Now, we always give advice on how to crit, but, as we discussed earlier, perhaps it is more important to discuss how to receive crits. Personally, if one receives a crit that tells you, “Your basic idea is all wrong,” how should you take this?
1. Get some perspective. I look at something else that same person has critted. I read the piece and then the critter’s opinion. Often, I’ll find that I disagree just as much with that critter’s evaluation of the other person’s work as of my own. In that case, I dismiss the critter, because our tastes differ. On the other hand, if the critter has useful things to tell other people, I’ll take what she tells me more seriously.
2. Ask for specifics. I once received a crit telling me that my villains were cliche, and the ending ending to my book was obvious. This was not helpful to me. I emailed and asked *what* about the villain was cliche and what the reader thought the ending would be. The reader then told me it was because the villain wore black and some more specifics, and what they thought the “surprise” ending would be. This *was* helpful.
3. Remember your own point. In the above example the critter was completely wrong about who the villain was and the twist at the end. But the critter’s reaction told me that I had correctly set up reader expectations.
4. Keep in mind the rules of your genre. If a critter condemns your paranormal romance because he anticipates that it will end with the hero and heroine living happily ever after and that strikes him as sappy, boring and overdone, he doesn’t grasp the rules of the romance genre. Ignore him. Above all, do not give your romance an unhappy ending to please him.
5. Consider that the alternative to the “trite” may be equally trite. I have had people tell me that they are tired of High Fantasy in which the good guys prevail over the Forces of Darkness. They want to see the bad guys win “for once.” Guess what. That’s been done too. If you want to do it again, in your own story, go for it. I don’t.
6. Remember no story can be all things to all people. I like to observe the nasty things that people say about the writing of Stephen King, Nora Roberts and J.K. Rowling. It’s cliche, poorly written, has too many adverbs, is sentimental, is trashy, appeals to only to morons, etc. Maybe all true. But something worked.
7. What is the true core of your story? Perhaps you have inadvertently fleshed out your beloved story with readily available cliches. The important thing is not to lose that luminous inspiration that first moved you to write, even as you brush aside the cobwebs of trite ideas from it and polish it. Good critters may try to distinguish between the diamond and the tinsel, but ultimately, it’s up to you, the author.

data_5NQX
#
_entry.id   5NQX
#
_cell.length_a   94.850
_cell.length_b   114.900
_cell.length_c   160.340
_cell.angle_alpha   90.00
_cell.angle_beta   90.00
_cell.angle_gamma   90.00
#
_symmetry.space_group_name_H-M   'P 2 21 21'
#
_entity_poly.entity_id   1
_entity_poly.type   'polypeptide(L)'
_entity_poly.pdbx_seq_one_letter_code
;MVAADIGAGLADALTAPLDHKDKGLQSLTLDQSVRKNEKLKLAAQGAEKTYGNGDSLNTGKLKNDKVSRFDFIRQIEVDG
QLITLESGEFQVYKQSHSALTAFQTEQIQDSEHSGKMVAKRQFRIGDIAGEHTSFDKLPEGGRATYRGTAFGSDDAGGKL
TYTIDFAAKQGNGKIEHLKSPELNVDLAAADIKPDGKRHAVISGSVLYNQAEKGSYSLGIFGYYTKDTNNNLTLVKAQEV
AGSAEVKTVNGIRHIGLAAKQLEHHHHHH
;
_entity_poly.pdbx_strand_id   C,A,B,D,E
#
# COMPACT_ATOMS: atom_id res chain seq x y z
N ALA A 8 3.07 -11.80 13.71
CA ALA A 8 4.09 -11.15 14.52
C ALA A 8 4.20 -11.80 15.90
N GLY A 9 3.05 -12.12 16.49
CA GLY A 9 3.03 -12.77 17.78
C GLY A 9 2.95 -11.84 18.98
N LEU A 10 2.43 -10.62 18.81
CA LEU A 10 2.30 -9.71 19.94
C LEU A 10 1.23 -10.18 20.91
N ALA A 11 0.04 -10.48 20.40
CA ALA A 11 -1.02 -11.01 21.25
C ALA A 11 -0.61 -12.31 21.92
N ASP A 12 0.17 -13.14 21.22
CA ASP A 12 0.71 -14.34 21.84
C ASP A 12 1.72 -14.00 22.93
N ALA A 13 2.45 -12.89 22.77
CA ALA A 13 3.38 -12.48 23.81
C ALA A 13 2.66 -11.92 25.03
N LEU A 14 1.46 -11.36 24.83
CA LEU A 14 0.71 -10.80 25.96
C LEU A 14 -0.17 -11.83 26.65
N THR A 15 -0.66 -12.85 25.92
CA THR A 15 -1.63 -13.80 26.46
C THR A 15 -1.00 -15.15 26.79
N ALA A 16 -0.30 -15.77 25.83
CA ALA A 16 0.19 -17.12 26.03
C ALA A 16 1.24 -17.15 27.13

Partly it depends on the piece. Partly it depends on how many people tell me the same thing. Partly it depends on the critter. Sometimes I put up an experimental chapter or story on the OWW, just to test the waters. I don’t have much invested in the piece. If I get a lot of negative crits I’ll shrug and pull it off and try something else later.
Suppose I put up a slight revision of a chapter of a book that is nearly complete and over 100,000 words, and that has previously earned a lot of enthusiasm and maybe an Editor’s Choice along the way. I say in the intro, “I just want a final polish for nits on this chapter.” Or, “I added a new scene into the middle of the chapter and want to know if it still flows ok.” Then some innocent newbie comes on and tells me that I shouldn’t start the book there, I should make the main character someone else, and they already know the ending of the book and it’s trite. Am I going to listen to a word that person says? No. Might the newbie be right? Sure. But at a certain point, a book or a short story is what it is.
Here’s a concrete example.
I once received a crit telling me that my villains were cliche, and the ending to my book was obvious. This was not helpful to me. I emailed and asked *what* about the villain was cliche and what the reader thought the ending would be. The reader then told me it was because the villain wore black and some more specifics, and what they thought the “surprise” ending would be. This *was* helpful.
They were also completely wrong, of course, about who the villain was and the twist at the end. But that told me that I had correctly set up reader expectations.
In one of the introductions to her books, Bujold also talks about the fact that many of its Beta readers told her to take out the first scene, where Miles visits his grandfather’s grave. This slows down the action of the book, they said. She kept it in, because she was not writing an action book, but a character book with a lot of action in it. She knew better than to sacrifice what was really the bedrock of the book, even though out of context of the whole series, those scenes might have seemed unnecessary. And indeed, I would say that it is her superb characterization that makes her books stand out.
Moral of the story: Making a general sweeping statement that the core idea of a story is trite is useless feedback. If you recognize cliches or you think you anticipate the twists or ending of a story, tell the author what you anticipate. BE SPECIFIC.
This gets back to the “reader reaction” kind of crit, which I find the most helpful to receive. “Tara, I knew this guy was bad news, because, just like every other High Fantasy villain he dressed in black and Reeked of Wrongness” rather than “Your villains are too cliche. Try something new.”
And if you’re the author and you receive a generalized negative or condescending review, ignore it unless the critter offers specific examples of what and why. A critter who can’t do that isn’t a very good writer him/herself and probably isn’t offering good feedback anyway.